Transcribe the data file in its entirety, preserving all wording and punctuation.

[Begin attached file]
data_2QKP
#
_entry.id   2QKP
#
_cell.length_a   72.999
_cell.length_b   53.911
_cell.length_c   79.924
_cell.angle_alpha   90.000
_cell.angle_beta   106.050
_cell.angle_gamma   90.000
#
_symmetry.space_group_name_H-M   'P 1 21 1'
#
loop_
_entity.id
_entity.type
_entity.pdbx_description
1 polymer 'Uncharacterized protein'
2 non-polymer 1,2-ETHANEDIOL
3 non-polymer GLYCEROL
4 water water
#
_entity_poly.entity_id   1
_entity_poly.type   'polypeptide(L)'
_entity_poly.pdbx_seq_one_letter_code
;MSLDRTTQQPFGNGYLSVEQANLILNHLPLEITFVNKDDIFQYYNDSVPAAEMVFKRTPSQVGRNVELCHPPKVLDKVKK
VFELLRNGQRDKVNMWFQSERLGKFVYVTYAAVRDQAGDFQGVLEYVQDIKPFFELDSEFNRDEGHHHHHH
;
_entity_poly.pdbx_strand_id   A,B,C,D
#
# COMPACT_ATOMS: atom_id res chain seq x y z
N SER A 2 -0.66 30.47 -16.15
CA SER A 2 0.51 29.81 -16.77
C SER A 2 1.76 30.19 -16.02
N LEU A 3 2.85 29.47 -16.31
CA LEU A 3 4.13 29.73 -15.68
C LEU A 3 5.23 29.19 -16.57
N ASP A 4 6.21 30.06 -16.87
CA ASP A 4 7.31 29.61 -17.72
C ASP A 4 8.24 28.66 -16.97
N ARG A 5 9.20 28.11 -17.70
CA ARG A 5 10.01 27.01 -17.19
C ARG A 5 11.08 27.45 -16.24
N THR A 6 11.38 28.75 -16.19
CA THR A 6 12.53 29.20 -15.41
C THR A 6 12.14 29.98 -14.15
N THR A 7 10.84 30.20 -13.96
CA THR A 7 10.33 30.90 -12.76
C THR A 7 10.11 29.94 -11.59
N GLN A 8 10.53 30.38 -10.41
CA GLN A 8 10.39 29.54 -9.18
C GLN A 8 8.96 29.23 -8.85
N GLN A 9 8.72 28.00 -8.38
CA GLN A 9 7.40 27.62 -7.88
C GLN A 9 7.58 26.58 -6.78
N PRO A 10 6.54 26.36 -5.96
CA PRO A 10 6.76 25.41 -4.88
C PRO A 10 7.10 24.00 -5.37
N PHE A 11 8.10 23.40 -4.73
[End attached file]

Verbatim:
data_2QKP
#
_entry.id   2QKP
#
_cell.length_a   72.999
_cell.length_b   53.911
_cell.length_c   79.924
_cell.angle_alpha   90.000
_cell.angle_beta   106.050
_cell.angle_gamma   90.000
#
_symmetry.space_group_name_H-M   'P 1 21 1'
#
loop_
_entity.id
_entity.type
_entity.pdbx_description
1 polymer 'Uncharacterized protein'
2 non-polymer 1,2-ETHANEDIOL
3 non-polymer GLYCEROL
4 water water
#
_entity_poly.entity_id   1
_entity_poly.type   'polypeptide(L)'
_entity_poly.pdbx_seq_one_letter_code
;MSLDRTTQQPFGNGYLSVEQANLILNHLPLEITFVNKDDIFQYYNDSVPAAEMVFKRTPSQVGRNVELCHPPKVLDKVKK
VFELLRNGQRDKVNMWFQSERLGKFVYVTYAAVRDQAGDFQGVLEYVQDIKPFFELDSEFNRDEGHHHHHH
;
_entity_poly.pdbx_strand_id   A,B,C,D
#
# COMPACT_ATOMS: atom_id res chain seq x y z
N SER A 2 -0.66 30.47 -16.15
CA SER A 2 0.51 29.81 -16.77
C SER A 2 1.76 30.19 -16.02
N LEU A 3 2.85 29.47 -16.31
CA LEU A 3 4.13 29.73 -15.68
C LEU A 3 5.23 29.19 -16.57
N ASP A 4 6.21 30.06 -16.87
CA ASP A 4 7.31 29.61 -17.72
C ASP A 4 8.24 28.66 -16.97
N ARG A 5 9.20 28.11 -17.70
CA ARG A 5 10.01 27.01 -17.19
C ARG A 5 11.08 27.45 -16.24
N THR A 6 11.38 28.75 -16.19
CA THR A 6 12.53 29.20 -15.41
C THR A 6 12.14 29.98 -14.15
N THR A 7 10.84 30.20 -13.96
CA THR A 7 10.33 30.90 -12.76
C THR A 7 10.11 29.94 -11.59
N GLN A 8 10.53 30.38 -10.41
CA GLN A 8 10.39 29.54 -9.18
C GLN A 8 8.96 29.23 -8.85
N GLN A 9 8.72 28.00 -8.38
CA GLN A 9 7.40 27.62 -7.88
C GLN A 9 7.58 26.58 -6.78
N PRO A 10 6.54 26.36 -5.96
CA PRO A 10 6.76 25.41 -4.88
C PRO A 10 7.10 24.00 -5.37
N PHE A 11 8.10 23.40 -4.73